You'll be seeing his book in the DEAD MAN series in early 2013. But you can get a sneak peek right now. His winning chapter is below.
Thanks again to everyone who entered the contest.
Saturday, August 4, 2012
Friday, August 3, 2012
Thursday, August 2, 2012
Tuesday, June 26, 2012
So we asked him about the book...and his writing career.
You're a two-time, Emmy award winner for your work writing & producing CHEERS, and you've written for such shows as BOSTON LEGAL, NEWHART and TERRIERS. You're one of the few TV writers who has been able to move between comedy and drama. Why is that so uncommon and how have you been able to pull it off with such apparent ease?
It’s just that I approach them all in the same way. As stories about characters involved in compelling situations. When you think of it like that, the specific genre or style doesn’t become paramount. The character’s journey is what matters.
How did your first novel come about? What did you think about the experience?
Writing is my work and my hobby, I wrote my first novel in my spare time, just to see if I could do it.
Not only are you a TV writer and novelist, but you've also written several feature films, like THE FAN and MRS. WINTERBOURNE. What kind of writing are you most comfortable doing? Or is it just enough to be writing?
I like all of it. Doing different things helps keep me interested; that’s one of the reasons I keep branching out. But of the three, screenwriting is the least friendly to the writer. In TV, the writer can be the boss, at least if he’s the showrunner, up to a point. In the novels, of course, the writer is the boss of everybody. Because he makes everybody up!
What attracted you to THE DEAD MAN series?
I’ve always wanted to write horror. I’m huge fan of that genre. Richard Matheson was one of my boyhood idols. For whatever reason, I’ve never gone in that direction professionally, so when Lee Goldberg mentioned this series to me, I jumped at the chance. Of course, Lee was himself another attraction – we’ve been trying to work together for years and this is first time we’ve had the chance.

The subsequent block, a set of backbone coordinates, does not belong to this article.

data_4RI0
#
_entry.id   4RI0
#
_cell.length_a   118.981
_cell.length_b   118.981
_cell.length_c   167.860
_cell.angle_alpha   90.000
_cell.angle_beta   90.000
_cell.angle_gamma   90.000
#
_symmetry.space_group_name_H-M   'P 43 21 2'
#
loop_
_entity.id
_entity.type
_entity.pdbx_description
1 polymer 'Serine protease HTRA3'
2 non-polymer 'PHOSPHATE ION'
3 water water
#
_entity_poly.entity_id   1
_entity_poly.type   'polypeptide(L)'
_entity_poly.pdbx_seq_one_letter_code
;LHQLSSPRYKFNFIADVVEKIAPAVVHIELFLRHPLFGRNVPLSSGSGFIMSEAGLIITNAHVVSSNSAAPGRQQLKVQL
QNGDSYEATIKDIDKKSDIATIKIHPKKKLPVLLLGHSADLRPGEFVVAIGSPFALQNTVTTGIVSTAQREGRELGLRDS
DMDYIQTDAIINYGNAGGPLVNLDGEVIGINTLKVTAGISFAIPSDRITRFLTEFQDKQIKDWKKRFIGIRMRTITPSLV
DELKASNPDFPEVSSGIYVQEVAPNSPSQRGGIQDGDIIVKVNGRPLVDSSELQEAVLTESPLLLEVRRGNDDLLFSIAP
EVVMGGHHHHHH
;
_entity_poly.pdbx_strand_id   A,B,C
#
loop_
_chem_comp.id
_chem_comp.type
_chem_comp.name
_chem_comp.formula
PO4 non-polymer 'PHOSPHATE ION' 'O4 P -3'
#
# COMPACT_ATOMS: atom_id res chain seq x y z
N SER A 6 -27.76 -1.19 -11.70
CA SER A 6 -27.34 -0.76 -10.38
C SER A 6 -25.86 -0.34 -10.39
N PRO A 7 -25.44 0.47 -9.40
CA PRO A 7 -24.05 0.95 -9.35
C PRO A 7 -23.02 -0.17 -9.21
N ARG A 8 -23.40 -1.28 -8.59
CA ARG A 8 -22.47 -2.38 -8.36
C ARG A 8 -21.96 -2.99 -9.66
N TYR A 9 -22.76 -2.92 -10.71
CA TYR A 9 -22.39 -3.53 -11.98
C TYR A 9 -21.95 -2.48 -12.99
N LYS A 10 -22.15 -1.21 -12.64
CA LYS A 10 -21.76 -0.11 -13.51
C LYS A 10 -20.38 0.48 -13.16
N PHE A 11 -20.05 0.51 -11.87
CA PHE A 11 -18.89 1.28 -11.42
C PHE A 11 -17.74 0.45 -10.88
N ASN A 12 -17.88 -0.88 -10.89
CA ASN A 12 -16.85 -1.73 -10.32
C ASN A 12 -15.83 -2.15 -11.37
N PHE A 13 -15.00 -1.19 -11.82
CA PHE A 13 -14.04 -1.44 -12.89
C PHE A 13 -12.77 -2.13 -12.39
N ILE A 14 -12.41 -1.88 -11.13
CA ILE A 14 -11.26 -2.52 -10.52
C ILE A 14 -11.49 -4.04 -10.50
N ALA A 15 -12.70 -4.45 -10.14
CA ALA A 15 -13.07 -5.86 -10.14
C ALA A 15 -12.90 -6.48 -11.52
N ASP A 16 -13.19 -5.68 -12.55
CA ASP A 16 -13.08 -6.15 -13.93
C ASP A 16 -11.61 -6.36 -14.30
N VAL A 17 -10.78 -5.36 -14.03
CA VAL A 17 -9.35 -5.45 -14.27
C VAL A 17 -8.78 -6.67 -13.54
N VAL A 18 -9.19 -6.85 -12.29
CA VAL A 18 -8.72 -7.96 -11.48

What did you get out of writing THE MIDNIGHT SPECIAL that you don't get from writing sitcoms, dramas, and movies?
There is one obvious thing you get out of writing novels that sets them apart from other forms of writing – no network or studio notes. You’re writing this mostly the way you want to write it. The other thing I love about fiction is the way it’s so easy to get inside your characters heads. You want to let the reader know what he’s thinking? You just write it. No need to resort to voice-over or character foils or narrative tricks. I revel in that!
What sets your book apart from the others in the series?
Some say it’s the humor. I can’t help but find comedy – in even the most dire circumstances. Not that the book’s laugh riot, but there is humor between the lines. Let’s say the narrator of the book has a wry sense of macabre humor. I also liked the narrative trick they used in the first book of flashing forward in time and I tried to use that as well. I think the narrative voice of this book is closest in the series to the original.
What were some of the challenges you faced writing the book?
Action scenes. I’ve never really done them before. And writing them is a real bear. Try writing “he threw a punch” in seventeen different ways. But I’m learning!
What's next for you?
I’m finishing a new novel – a bit of hard-boiled action called CRUSH. And I’m producing a comedy for TVLand, THE SOUL MAN. That should keep me busy through the summer.
Thursday, May 31, 2012
Now's your chance to win a $500 advance, a $500 Amazon gift card, and a publishing contract to write your own tale in the DEAD MAN saga, which will be published in early 2013 by Amazon's 47North imprint.
HOW TO ENTER
WHAT ARE THE RULES?